The great failing of the left in regards to the debate on what to do with terrorism is that while it does a fairly adequate job of pointing out worst-case scenarios under a Republican administration's plans, no practicable counter-solution is ever offered. If you refuse to offer me a way to save both my house and the tree that threatens to fall on it in the coming hurricane, you'll just have to pardon me while I gas up my chainsaw and start cutting. I'll listen to you complain in the dry comfort of my living room after the hurricane has passed. Maybe you'll have some good suggestions on where to plant a new tree.

------------------------------------------
The American people are unique in the world, with a unique history and therefore a unique perspective on the world. We diverged from the dominant global perspective some 230 years ago, and embarked on the greatest and most revolutionary governmental and social experiment the world has ever known.

Yes, we had innate advantages that European countries did not have. We didn't have to defend our borders constantly from people with whom thousands of years of intense rivalries had been developed. We had ample resources with which to sustain ourselves without needing to accept often grossly unfair trading practices with other nations.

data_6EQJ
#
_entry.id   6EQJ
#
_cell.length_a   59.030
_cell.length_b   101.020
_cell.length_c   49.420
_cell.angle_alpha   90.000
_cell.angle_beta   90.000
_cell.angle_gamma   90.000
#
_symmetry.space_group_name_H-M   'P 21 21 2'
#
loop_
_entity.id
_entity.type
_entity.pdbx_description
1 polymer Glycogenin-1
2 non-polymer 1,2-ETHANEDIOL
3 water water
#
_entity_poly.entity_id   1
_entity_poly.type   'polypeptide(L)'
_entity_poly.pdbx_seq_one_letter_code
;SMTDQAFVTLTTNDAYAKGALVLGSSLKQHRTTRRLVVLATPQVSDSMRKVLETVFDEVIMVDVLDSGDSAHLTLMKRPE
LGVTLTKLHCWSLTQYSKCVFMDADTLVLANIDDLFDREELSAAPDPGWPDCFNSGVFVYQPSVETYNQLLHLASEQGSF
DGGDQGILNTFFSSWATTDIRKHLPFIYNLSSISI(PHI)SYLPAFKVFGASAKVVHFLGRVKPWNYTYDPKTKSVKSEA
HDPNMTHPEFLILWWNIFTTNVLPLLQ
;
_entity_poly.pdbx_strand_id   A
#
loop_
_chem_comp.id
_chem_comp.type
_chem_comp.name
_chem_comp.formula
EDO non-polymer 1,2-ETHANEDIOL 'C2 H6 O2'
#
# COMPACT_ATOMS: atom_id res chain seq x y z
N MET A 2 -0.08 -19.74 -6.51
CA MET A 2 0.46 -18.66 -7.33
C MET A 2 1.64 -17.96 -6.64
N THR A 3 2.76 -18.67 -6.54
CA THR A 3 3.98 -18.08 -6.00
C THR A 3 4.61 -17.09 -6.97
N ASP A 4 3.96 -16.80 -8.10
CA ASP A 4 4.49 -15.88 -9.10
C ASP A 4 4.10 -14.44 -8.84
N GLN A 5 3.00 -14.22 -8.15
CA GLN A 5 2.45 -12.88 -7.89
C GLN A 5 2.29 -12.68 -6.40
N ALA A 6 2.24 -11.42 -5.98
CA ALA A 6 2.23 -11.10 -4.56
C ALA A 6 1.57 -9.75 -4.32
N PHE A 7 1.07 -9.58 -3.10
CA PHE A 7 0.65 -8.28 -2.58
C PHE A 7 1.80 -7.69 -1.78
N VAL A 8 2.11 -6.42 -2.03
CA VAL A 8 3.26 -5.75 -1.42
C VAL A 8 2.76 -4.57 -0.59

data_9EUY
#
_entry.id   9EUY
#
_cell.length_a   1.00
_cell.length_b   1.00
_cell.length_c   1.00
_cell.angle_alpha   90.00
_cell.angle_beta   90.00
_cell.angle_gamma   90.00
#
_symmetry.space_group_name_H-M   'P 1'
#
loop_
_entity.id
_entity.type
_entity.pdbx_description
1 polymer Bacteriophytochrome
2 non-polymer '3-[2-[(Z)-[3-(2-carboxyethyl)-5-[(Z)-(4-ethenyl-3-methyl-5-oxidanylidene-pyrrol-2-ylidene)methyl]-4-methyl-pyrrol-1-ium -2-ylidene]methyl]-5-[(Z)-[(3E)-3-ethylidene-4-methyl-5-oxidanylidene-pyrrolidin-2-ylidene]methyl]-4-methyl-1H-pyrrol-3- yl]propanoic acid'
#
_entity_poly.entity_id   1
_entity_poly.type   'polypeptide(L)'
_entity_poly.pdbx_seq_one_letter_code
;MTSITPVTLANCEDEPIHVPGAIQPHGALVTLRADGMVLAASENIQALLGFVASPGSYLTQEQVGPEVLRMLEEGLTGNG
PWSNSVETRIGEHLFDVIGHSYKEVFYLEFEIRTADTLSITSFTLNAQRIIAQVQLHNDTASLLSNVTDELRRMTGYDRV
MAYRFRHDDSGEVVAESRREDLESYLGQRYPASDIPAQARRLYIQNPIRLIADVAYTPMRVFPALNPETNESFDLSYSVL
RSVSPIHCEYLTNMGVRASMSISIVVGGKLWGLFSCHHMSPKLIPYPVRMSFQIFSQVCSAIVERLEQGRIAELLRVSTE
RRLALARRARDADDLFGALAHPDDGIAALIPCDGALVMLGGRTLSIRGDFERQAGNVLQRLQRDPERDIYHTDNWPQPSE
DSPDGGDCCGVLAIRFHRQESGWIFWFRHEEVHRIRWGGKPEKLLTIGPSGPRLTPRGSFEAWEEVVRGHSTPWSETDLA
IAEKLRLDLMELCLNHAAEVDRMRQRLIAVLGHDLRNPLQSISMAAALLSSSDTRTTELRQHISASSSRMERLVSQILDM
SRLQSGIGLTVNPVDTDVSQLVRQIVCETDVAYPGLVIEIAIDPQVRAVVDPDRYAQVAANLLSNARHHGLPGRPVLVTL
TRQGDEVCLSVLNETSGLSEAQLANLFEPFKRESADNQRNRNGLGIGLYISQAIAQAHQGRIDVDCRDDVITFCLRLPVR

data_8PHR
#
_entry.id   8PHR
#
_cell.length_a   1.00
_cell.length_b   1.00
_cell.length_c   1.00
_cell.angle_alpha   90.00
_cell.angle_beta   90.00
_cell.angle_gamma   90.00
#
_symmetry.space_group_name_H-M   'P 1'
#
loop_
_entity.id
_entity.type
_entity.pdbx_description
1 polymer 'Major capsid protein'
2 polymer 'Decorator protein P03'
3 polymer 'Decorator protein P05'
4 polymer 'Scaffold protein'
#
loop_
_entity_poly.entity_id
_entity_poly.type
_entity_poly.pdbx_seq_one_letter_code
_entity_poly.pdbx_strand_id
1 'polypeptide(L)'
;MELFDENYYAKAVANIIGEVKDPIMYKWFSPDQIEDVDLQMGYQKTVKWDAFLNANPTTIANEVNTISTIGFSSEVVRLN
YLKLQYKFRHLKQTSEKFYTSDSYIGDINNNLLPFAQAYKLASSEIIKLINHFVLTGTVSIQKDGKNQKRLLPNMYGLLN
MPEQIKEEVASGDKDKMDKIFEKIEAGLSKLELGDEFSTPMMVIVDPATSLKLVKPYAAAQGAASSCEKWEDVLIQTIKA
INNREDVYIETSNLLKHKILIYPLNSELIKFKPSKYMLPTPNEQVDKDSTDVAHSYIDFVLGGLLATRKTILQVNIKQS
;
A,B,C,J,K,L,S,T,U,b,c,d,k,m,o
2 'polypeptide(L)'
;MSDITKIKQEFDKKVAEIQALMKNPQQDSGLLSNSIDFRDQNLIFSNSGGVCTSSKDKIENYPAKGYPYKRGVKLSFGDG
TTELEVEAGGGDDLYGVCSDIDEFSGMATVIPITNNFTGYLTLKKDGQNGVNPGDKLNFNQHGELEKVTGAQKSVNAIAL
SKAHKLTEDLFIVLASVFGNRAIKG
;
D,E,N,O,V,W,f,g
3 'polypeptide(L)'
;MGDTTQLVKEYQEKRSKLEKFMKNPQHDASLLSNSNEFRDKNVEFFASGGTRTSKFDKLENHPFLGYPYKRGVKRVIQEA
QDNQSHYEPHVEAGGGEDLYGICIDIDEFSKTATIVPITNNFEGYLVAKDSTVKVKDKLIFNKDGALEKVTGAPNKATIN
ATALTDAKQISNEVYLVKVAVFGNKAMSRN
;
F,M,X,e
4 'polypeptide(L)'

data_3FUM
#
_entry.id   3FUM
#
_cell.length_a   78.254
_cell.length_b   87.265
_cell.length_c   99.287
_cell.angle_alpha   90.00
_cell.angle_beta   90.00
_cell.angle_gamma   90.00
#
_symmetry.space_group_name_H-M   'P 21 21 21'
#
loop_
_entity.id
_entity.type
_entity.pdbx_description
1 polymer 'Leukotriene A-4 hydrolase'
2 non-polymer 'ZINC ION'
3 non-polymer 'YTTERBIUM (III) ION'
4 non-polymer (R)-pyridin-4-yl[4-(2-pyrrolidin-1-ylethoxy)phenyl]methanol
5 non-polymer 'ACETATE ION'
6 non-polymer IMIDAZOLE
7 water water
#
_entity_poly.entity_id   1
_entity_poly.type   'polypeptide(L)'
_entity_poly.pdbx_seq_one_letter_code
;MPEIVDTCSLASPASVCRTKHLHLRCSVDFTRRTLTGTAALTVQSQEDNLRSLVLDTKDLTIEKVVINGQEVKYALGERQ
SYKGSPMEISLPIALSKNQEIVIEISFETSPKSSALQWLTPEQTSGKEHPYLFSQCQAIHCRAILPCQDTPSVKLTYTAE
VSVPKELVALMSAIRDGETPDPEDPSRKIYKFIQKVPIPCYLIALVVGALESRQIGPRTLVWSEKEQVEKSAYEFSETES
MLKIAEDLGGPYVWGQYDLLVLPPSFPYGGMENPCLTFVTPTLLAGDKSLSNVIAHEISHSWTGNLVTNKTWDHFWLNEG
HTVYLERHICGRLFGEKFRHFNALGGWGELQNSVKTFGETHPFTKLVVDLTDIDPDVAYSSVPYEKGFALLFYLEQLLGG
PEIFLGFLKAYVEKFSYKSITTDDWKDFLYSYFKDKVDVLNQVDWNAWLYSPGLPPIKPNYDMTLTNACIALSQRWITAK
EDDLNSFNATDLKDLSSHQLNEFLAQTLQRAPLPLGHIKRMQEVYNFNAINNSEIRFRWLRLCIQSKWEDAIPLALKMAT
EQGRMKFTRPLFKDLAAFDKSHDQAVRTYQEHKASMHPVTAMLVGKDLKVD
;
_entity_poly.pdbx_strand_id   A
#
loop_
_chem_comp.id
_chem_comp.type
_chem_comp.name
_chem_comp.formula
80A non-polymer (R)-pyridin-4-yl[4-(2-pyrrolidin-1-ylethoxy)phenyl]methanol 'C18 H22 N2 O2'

But we also granted ourselves advantages. A Constitution and a Bill of Rights guaranteeing that the common man had the ultimate power over it's government through an inviolable schedule of elections. A refusal to get involved militarily with petty European squabbles. An industrial national spirit based on free-market principles. We achieved a united nation from coast to coast, thus insulating ourselves from outside forces that might wish us harm.

Yes, we achieved much of this with the occasional use of questionable means. Slavery, the Mexican/American war, and the subjugation of Native American cultures are black marks on our history. While the bleeding-heart left is paralyzed by the guilt of it's fathers, Realists such as myself understand that there is no honor to be attained in going back; the best way to rectify past wrongs is to improve the way of life of ALL Americans in a non-discriminatory way.